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California activists gear up for marijuana initiative

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July 28, 2009

California: Having just recently helped pass a tax on medical marijuana dispensaries in Oakland, Measure F, advocates for full legalization of cannabis are planning on submitting an initiative to the secretary of state to achieve just that. The proposed ballot measure would allow adults twenty-one and older to possess up to an ounce of marijuana, and homeowners could grow garden plots up to twenty-five square feet for personal use. The measure, which would apply statewide, needs nearly 434,000 signatures to make the ballot in November of 2010.[1] Most of those involved went to great lengths to assure that there would be no less harsh penalties and restrictions on marijuana use than on alcohol, cigarettes, or other legal intoxicants. Richard Lee, who was also central behind tax on city medical marijuana providers, said that "It's patterned after Texas liquor laws, which leave it up to cities and counties to decide if they want to be 'dry' or 'wet'."[2]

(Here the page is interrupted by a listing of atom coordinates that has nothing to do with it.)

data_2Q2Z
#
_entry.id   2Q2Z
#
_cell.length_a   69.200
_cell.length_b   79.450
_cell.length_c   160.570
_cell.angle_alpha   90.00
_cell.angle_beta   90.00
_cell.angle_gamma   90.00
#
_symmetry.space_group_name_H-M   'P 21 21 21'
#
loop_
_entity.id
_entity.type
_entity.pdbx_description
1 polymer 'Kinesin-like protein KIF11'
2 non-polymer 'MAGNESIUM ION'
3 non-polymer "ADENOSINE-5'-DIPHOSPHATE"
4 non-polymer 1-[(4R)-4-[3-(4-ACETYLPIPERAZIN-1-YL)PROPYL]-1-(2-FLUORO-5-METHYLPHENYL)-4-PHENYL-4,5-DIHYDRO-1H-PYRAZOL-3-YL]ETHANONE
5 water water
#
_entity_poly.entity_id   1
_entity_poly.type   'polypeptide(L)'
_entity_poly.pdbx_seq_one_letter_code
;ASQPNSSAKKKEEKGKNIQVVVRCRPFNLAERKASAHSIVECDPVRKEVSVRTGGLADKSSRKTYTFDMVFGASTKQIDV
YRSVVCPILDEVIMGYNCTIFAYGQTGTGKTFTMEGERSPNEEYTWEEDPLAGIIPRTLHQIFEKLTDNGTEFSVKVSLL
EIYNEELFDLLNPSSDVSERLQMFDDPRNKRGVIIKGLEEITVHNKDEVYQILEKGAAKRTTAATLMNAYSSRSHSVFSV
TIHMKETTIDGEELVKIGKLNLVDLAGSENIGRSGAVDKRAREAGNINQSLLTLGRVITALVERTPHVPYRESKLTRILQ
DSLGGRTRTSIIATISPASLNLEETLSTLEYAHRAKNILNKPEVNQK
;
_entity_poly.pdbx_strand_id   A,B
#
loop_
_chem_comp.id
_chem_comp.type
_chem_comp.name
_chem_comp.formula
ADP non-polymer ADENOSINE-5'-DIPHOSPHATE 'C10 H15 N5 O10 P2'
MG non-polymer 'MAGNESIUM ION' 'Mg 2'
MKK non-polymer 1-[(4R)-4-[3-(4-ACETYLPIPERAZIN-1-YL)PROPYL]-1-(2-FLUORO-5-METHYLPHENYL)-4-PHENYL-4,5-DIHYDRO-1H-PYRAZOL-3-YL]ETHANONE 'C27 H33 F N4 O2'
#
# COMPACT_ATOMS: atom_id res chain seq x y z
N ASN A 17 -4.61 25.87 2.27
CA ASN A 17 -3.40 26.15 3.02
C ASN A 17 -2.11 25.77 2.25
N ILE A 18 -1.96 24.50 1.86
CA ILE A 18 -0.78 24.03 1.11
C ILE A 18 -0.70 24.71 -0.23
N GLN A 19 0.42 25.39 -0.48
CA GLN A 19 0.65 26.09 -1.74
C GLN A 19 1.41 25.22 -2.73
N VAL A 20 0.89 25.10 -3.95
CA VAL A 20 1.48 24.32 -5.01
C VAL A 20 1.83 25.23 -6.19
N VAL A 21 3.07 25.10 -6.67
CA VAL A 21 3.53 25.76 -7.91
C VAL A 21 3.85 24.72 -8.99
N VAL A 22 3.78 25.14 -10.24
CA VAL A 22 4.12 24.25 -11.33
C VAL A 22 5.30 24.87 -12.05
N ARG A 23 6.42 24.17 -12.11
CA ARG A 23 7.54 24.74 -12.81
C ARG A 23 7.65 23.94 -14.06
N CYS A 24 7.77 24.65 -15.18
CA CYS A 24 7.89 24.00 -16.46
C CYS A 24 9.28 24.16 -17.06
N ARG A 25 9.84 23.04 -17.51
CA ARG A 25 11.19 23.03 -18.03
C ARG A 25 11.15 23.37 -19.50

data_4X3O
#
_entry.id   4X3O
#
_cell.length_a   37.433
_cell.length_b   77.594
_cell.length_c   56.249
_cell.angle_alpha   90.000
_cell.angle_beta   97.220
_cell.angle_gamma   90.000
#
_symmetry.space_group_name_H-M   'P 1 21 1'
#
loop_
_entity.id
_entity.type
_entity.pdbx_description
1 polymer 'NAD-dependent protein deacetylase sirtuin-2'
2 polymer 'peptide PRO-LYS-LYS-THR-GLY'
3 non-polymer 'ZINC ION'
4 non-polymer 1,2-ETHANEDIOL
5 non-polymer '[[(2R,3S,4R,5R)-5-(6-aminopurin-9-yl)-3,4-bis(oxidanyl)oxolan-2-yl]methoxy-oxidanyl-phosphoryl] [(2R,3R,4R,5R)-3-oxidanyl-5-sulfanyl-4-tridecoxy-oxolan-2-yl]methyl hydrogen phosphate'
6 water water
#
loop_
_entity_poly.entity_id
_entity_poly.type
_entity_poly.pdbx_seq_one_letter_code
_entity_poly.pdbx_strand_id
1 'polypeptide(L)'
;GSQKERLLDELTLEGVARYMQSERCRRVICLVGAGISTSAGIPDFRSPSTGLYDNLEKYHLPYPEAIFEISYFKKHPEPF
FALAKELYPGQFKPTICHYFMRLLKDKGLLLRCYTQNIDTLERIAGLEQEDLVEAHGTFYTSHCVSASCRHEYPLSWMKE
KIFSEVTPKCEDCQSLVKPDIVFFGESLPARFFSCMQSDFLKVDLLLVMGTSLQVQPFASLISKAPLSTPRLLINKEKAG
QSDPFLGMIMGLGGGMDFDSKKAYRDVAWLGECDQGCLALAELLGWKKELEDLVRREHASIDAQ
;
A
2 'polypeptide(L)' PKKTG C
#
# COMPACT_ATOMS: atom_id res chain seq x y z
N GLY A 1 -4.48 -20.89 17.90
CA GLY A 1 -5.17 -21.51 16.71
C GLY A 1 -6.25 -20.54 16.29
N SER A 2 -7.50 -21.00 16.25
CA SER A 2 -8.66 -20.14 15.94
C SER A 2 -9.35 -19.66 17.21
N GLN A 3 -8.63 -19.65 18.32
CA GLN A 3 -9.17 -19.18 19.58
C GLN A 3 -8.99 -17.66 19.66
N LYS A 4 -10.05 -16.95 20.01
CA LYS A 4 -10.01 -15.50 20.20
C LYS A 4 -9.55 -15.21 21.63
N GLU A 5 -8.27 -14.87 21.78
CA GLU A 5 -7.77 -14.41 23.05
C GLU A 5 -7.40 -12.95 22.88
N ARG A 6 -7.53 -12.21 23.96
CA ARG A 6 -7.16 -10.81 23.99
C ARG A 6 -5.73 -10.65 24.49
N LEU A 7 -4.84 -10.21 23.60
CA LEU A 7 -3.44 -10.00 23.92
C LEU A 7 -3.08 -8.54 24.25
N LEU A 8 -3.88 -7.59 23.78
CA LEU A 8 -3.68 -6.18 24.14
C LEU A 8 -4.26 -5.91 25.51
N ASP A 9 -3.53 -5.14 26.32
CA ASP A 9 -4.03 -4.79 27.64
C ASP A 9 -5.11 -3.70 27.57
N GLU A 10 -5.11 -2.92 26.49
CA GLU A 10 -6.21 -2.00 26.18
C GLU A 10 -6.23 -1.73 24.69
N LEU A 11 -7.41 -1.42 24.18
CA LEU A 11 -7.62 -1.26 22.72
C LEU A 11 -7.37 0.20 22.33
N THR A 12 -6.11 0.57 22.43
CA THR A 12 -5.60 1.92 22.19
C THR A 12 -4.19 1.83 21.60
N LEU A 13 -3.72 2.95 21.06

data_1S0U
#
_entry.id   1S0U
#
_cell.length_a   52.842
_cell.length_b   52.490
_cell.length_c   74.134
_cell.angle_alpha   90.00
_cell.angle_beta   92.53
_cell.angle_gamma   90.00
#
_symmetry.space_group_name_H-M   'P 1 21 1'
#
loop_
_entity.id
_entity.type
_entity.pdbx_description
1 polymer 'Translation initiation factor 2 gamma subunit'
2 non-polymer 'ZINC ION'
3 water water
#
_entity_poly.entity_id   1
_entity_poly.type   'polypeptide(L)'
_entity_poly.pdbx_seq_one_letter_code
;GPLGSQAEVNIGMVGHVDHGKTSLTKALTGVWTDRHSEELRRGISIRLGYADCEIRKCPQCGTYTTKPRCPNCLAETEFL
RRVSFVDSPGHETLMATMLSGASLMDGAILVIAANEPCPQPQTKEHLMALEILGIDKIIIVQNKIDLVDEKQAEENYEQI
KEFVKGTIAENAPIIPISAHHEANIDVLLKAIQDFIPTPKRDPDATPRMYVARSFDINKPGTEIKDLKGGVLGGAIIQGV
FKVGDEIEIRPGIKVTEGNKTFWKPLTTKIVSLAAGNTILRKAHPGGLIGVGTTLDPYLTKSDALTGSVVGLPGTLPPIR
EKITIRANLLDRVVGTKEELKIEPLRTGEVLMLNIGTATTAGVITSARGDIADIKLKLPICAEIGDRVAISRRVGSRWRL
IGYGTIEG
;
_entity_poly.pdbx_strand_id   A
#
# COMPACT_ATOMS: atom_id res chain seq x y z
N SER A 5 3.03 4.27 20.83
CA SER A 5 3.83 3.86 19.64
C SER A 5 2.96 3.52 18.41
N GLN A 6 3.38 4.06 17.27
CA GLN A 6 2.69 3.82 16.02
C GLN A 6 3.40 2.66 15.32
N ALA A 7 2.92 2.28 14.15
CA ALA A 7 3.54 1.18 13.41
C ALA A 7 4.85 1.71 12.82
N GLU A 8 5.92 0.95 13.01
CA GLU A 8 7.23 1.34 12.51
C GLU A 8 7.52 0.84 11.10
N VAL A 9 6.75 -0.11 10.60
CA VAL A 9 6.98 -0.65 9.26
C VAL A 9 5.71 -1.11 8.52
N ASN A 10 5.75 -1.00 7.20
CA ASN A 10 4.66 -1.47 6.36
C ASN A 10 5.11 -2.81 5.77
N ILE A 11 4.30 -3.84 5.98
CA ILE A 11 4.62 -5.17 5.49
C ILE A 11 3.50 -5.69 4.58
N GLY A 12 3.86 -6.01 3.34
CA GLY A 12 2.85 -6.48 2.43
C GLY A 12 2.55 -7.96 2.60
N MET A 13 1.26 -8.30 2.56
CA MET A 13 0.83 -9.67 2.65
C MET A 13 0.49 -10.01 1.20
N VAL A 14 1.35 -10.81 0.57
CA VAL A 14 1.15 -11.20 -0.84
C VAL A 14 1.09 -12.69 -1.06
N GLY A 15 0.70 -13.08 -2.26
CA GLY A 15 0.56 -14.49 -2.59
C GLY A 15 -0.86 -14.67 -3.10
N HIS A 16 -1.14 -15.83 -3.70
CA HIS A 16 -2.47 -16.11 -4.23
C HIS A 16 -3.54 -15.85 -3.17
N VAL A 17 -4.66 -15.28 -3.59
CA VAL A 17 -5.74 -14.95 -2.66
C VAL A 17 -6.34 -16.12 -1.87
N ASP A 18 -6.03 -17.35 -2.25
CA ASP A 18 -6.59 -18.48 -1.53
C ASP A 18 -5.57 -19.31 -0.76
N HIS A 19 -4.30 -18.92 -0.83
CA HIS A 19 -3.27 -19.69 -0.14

Some legislators have already expressed support for this and similar measures geared towards less restrictive attitudes towards marijuana. Assemblyman Tom Ammiano, a San Francisco Democrat, has proposed a per-ounce tax that supplements the lack of revenue suggestions in Lee's and others' proposed initiatives. Another bill that has been proposed by Northern California criminal defense lawyers, the "Tax, Regulate and Control Cannabis Act of 2010," would set no specific limits on the amounts one could possess or grow for personal use. All current marijuana laws would be repealed and anyone with a criminal, pot-related offense would have it cleared from their record.[1]


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